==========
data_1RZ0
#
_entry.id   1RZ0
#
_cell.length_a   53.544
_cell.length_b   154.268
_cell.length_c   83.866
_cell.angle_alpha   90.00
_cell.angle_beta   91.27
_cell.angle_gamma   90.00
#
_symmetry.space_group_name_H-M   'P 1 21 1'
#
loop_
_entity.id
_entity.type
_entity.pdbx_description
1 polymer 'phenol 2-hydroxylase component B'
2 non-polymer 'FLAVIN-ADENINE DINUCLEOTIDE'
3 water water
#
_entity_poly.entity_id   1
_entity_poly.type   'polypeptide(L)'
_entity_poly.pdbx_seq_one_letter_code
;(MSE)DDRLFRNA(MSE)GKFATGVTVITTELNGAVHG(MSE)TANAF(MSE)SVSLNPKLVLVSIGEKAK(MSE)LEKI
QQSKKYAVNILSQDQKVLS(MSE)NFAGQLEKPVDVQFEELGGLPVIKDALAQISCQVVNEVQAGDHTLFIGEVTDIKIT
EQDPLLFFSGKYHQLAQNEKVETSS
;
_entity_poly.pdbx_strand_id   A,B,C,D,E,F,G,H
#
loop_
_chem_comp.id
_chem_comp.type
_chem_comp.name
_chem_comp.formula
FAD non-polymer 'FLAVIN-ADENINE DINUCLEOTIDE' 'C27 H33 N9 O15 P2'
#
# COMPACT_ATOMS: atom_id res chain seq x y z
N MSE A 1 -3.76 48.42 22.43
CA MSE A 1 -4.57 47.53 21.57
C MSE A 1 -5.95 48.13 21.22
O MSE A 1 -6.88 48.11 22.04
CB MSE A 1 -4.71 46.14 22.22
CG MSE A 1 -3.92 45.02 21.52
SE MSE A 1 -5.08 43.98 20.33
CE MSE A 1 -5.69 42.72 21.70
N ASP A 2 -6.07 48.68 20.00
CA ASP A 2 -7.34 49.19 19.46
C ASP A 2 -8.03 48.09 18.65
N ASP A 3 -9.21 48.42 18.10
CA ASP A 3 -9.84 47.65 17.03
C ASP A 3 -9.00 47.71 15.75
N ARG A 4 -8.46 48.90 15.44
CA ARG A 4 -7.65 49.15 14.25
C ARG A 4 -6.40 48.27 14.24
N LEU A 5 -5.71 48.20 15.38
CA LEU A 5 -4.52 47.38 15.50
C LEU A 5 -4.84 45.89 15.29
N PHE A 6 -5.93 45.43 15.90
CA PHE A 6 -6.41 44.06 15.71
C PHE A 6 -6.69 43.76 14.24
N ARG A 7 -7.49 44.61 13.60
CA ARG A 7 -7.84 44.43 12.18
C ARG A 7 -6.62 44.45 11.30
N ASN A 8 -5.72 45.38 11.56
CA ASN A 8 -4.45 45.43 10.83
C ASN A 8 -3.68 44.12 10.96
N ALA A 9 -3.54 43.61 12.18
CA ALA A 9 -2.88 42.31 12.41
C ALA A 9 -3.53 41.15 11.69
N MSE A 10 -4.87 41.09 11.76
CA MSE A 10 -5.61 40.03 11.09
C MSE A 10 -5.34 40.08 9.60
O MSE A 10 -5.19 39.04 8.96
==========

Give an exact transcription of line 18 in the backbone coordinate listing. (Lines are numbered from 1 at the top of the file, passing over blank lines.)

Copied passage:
1 polymer 'phenol 2-hydroxylase component B'